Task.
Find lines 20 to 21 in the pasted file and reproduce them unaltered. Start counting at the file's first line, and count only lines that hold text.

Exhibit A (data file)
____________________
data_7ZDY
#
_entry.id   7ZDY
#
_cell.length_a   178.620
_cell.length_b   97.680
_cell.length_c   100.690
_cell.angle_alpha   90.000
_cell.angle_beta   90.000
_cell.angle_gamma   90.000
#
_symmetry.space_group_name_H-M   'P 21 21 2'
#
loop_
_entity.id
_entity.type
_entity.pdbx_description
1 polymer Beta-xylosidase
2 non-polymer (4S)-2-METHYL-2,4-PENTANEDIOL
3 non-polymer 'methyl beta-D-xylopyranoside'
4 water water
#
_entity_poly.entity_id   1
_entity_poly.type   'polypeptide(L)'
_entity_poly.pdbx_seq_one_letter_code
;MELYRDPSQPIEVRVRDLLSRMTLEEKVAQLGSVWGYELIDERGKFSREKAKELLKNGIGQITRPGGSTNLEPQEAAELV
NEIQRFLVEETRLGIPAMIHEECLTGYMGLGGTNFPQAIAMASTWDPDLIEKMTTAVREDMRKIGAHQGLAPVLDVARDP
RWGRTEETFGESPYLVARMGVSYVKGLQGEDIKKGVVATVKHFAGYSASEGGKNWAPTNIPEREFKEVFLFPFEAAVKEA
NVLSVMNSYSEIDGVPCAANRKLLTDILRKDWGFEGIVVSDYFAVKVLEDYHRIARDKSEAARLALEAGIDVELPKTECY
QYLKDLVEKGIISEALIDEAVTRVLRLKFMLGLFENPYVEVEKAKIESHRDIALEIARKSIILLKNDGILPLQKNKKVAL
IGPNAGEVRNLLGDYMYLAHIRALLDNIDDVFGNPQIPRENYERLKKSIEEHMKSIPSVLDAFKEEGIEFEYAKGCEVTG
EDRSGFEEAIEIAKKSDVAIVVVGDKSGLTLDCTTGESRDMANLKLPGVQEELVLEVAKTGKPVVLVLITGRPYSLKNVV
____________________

3 non-polymer 'methyl beta-D-xylopyranoside'
4 water water